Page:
CNOOC Ltd, China's biggest offshore oil producer, yesterday posted a 3.7 percent gain in quarterly revenue on higher crude prices, despite lower output caused by the shutdown of its biggest field.
Oil and gas sales rose to 48.84 billion yuan (US$7.7 billion) in the first quarter of this year, helped by an increase of about 20 percent in realized crude prices, CNOOC said. The Hong Kong-listed company doesn't report quarterly earnings figures.
Oil and gas production fell 6.3 percent to 79.8 million barrels of oil equivalent in the first three months from a year earlier, it said yesterday.
The company hasn't won government approval to restart production in the Penglai 19-3 oilfield in Bohai Bay, which was closed after two oil spills in June. CNOOC owns 51 percent of Penglai 19-3.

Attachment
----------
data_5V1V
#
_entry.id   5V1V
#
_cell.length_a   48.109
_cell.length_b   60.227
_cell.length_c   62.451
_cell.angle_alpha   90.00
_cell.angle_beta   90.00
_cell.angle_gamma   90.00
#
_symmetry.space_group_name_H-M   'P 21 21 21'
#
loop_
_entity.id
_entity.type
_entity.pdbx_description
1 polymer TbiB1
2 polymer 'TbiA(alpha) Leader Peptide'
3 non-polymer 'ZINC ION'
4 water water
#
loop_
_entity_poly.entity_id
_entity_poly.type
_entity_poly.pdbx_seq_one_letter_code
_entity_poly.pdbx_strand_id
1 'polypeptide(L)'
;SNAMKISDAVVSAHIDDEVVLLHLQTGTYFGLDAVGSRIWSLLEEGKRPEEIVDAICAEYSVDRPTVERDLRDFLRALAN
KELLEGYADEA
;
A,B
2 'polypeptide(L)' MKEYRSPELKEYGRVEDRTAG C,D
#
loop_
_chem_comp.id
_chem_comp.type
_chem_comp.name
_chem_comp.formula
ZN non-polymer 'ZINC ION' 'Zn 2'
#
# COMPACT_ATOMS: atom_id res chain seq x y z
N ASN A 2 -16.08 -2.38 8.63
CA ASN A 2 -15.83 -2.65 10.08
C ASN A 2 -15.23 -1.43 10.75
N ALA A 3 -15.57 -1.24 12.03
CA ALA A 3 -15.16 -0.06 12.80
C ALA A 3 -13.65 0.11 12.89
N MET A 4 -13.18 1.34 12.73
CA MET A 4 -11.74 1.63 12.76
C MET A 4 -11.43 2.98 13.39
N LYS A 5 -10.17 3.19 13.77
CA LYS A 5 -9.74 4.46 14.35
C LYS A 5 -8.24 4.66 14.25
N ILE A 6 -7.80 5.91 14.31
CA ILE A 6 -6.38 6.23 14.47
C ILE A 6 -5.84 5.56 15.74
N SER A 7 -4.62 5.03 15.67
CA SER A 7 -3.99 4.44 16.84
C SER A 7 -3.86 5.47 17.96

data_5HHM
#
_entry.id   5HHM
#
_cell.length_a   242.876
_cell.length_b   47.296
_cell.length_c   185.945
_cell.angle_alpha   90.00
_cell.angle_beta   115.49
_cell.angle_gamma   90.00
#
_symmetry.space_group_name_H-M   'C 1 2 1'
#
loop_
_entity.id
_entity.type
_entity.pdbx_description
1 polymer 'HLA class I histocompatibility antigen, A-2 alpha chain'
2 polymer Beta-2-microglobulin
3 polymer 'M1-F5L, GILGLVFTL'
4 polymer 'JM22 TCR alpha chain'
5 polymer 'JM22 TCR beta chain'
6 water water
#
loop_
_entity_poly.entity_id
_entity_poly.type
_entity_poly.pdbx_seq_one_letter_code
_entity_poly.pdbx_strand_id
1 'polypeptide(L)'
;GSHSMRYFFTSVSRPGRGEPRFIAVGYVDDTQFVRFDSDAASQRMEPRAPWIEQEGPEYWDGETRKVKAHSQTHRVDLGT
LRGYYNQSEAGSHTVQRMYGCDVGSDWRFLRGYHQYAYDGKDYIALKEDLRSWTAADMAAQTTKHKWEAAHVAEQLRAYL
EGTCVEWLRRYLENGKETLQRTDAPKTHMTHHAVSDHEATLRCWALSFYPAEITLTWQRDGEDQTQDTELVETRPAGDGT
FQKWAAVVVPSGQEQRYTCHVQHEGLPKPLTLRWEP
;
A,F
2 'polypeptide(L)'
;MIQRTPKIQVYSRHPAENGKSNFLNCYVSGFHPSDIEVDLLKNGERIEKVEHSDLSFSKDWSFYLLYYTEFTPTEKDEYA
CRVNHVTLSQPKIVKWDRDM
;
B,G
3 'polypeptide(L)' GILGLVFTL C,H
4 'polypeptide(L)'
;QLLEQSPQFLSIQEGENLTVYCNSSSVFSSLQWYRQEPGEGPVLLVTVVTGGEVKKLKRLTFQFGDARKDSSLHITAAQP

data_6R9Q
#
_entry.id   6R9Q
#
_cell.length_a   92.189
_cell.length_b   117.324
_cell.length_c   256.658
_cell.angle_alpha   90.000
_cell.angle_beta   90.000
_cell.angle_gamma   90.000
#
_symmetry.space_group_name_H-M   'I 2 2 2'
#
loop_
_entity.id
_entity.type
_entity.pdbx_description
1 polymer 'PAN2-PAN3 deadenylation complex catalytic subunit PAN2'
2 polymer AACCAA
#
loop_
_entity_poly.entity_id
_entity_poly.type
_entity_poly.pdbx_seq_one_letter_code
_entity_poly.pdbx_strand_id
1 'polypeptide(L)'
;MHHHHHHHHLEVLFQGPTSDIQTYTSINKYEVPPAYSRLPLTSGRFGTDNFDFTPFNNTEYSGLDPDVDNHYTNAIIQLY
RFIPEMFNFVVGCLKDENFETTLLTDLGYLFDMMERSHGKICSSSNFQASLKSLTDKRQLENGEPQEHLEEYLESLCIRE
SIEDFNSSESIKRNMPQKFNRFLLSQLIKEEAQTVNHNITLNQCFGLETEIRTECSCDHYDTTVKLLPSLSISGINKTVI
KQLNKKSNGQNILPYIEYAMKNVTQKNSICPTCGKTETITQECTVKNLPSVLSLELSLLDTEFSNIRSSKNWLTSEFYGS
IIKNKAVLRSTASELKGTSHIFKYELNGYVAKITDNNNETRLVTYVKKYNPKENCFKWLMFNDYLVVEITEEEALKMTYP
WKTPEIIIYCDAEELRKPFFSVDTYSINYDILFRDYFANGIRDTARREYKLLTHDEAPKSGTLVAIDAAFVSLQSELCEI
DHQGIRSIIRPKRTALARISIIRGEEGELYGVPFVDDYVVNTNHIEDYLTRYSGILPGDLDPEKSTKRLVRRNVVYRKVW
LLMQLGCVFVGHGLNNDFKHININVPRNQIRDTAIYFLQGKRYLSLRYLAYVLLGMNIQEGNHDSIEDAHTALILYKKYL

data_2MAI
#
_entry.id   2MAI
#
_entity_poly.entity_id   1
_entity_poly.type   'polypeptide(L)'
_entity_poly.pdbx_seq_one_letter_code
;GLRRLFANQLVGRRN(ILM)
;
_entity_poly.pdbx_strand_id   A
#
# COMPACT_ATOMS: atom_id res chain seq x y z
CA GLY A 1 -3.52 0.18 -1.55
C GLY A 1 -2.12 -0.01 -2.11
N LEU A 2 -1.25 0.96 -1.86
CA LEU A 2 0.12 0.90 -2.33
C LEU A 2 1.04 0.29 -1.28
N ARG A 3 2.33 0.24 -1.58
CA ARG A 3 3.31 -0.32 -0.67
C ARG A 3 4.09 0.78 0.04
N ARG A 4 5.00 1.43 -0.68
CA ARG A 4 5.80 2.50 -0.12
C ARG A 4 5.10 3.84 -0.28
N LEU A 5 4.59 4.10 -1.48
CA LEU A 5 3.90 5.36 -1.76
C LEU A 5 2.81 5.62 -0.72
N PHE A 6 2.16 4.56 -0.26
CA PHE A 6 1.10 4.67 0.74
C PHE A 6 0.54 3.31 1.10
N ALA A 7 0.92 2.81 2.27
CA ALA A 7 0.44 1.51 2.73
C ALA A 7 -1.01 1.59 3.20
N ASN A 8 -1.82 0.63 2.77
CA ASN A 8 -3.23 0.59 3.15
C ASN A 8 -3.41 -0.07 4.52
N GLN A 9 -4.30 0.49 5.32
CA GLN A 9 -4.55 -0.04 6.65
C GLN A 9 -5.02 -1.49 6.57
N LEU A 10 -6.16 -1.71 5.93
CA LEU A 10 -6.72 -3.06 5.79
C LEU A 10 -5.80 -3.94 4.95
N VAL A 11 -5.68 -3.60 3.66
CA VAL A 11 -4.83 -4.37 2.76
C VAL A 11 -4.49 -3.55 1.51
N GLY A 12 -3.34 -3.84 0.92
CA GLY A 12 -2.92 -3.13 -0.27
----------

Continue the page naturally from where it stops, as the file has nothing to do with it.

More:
The company has said it plans to produce 330 million to 340 million barrels this year, with the lower end being basically flat with last year's output.
Chief Financial Officer Zhong Hua said in a teleconference that CNOOC is confident of meeting the target, but it has no timetable to resume production at Penglai 19-3.
Sanford C. Bernstein analyst Neil Beveridge said: "We expect to restart in the coming months." He expects quarterly output in the fourth quarter to be 10 percent above levels in the first quarter to help CNOOC reach its 2012 target.
Chief Executive Li Fanrong said in a statement that the company has made a mid- to large-sized new oil discovery and successful appraised a large oilfield in Bohai
"I believe these achievements will strongly support our production growth target," Li added.